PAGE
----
Something for nothing conservatives

It’s succinct (four words or less, remember?).  The words aren’t inflammatory or even accusatory.  They speak to common sense.  Everyone knows you can’t get something for nothing, right?  We all know that’s wrongheaded.  The phrase allows liberals to talk about how conservatives have been buying votes by running up debt, and how that debt affects us now and will be a crushing burden for our children.  It paints conservatives as being dishonest vote-buyers, using an entire course of action beginning in the Reagan years.  It puts them on the defensive, and allows liberals to put forward taxes for investment in the common good while fending off the tax-and-spend labels with an equally effective slogan.

I’m going to start referring to conservatives as “something for nothing conservatives.”Â

Won’t you join me?

49 replies »

  1. I like it. I think I will start using it. I wish it also spoke to how conservatives are trying to convince voters they care about values while the country is disintegrating. “Our economy may be near collapse but at least we’re fighting abortions and gay marriage!”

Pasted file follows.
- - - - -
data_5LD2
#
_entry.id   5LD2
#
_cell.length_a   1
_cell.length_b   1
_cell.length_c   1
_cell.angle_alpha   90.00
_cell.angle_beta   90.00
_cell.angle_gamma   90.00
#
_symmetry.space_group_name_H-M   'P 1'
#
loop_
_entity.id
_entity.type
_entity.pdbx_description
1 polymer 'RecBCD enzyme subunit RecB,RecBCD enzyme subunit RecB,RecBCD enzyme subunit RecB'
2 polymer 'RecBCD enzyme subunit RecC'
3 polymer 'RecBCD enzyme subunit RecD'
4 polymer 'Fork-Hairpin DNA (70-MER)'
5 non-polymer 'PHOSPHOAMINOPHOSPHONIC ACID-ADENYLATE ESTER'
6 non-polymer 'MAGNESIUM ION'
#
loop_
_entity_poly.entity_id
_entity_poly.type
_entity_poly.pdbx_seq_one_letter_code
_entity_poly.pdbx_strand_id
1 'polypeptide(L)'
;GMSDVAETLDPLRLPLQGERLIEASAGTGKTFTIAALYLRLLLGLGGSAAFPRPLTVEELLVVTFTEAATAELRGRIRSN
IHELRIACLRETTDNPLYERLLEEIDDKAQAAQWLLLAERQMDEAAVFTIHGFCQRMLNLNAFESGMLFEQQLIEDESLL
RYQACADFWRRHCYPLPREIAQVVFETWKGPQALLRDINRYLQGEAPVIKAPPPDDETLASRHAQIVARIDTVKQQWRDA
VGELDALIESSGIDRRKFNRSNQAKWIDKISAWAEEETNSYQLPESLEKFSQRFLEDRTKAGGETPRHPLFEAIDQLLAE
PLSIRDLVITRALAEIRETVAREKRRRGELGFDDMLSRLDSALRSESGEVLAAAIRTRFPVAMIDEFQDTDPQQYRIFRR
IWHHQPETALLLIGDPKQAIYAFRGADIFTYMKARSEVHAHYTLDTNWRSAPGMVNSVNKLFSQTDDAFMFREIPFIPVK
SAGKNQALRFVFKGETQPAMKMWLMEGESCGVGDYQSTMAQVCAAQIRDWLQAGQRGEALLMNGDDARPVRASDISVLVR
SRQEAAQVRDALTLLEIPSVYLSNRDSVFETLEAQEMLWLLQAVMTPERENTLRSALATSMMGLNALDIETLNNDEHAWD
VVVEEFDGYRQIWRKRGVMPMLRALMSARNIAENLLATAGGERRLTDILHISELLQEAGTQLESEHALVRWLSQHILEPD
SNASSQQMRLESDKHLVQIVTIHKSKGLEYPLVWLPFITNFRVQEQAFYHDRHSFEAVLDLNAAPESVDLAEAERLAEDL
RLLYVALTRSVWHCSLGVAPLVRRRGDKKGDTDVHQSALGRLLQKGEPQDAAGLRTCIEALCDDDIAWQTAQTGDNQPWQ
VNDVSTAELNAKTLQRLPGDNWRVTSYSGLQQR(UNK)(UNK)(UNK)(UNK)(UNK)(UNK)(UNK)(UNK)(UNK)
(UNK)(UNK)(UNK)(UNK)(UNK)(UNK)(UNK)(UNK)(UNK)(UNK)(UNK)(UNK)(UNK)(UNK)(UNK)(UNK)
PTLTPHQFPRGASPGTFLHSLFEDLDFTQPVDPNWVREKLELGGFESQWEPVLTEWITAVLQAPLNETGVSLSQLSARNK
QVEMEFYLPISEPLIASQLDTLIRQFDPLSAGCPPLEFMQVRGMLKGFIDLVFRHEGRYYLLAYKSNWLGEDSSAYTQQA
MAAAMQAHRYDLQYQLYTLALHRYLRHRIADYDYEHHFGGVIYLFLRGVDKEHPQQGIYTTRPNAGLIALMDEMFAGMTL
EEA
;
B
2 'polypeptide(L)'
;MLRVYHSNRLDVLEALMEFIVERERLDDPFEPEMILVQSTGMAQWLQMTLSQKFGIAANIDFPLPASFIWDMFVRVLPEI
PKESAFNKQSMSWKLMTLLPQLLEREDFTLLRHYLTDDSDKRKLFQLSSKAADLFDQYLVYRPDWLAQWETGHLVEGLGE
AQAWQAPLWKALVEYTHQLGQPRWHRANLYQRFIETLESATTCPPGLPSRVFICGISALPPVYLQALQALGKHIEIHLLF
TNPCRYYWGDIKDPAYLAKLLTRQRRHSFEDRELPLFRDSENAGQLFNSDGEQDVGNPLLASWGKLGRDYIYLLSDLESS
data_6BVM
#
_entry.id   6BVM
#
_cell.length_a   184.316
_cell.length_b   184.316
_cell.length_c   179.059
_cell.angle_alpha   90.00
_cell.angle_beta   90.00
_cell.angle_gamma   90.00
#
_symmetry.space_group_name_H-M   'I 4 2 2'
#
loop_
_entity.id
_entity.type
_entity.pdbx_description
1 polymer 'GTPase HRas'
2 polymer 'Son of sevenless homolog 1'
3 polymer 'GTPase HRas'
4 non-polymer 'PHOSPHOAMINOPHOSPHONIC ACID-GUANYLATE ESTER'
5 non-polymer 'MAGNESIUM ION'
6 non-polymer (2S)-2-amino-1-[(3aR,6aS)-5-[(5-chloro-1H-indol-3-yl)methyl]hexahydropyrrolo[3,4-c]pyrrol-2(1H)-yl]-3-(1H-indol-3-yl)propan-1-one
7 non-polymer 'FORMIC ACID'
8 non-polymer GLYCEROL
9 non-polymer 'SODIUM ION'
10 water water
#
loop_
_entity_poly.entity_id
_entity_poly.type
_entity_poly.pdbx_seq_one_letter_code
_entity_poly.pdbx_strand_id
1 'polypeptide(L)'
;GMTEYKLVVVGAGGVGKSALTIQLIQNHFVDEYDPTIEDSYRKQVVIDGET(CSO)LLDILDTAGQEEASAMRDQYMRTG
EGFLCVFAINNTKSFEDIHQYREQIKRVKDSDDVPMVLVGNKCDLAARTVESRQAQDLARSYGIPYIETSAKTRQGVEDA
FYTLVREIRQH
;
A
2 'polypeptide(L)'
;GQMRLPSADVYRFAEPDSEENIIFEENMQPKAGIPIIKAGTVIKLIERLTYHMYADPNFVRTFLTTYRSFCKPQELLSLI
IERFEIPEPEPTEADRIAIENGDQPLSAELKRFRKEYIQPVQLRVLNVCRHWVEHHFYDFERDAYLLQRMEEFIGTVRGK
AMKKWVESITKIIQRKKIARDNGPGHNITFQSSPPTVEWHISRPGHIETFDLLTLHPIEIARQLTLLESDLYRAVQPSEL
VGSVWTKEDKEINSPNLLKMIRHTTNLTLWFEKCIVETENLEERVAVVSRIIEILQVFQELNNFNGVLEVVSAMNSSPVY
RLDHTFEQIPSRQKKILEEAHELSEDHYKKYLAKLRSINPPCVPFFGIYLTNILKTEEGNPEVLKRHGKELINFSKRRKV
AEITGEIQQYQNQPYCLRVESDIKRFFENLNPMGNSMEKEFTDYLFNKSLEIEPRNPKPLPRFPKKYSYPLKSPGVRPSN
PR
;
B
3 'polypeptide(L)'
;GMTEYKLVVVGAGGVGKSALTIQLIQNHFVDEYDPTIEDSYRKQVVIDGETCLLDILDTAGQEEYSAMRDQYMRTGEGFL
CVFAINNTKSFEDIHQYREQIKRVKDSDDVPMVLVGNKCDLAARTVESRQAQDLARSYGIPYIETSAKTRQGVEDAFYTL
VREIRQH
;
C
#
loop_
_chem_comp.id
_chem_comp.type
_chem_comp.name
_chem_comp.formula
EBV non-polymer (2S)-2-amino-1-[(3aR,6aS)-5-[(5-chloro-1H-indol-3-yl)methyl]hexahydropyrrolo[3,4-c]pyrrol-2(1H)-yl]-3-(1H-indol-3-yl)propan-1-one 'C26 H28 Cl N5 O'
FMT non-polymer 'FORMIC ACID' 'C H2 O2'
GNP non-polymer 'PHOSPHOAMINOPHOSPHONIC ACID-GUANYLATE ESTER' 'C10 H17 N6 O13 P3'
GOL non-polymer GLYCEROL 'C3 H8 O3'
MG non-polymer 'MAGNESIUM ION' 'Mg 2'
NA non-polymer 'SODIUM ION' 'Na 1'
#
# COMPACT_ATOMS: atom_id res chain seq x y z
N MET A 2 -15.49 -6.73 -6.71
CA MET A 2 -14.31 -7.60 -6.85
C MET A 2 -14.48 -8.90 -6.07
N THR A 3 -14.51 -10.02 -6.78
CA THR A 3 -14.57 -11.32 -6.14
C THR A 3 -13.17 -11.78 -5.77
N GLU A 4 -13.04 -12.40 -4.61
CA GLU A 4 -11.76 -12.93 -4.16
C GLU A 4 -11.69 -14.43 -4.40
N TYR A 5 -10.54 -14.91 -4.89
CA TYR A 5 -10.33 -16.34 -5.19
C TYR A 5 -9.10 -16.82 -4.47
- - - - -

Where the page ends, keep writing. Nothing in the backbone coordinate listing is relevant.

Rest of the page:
2. I’ll use it till we come up with something better.
    Damn. I’m a Republican by registration….
    still. This latest batch of Republicans ain’t no Abe Lincolns.

    It fits.

  3. GOPickpockets…GOPetty Crooks…

    picture a grinning McSame scampering around, chained to the organ-grinder (still Rove), while various reprobates slither through the crowd cutting purses … thomas nast could have done it justice.

  4. I guess I’m nothing then. However, when tax time comes every quarter, I sure pay something….usually quite a lot of something. I pay so much something, that it hurts.


  5. Jeff,

    Paying taxes every quarter hurts me to, but I don’t know what that has to do with what I said. The GOP has become the something for nothing party because it not only wants to cut taxes, thereby buying votes, but it also wants to avoid cutting services, which would cost it votes. Instead of paying for things by raising taxes to fund its spending on things like … well … wars, the GOP decided to borrow and let our children do the paying.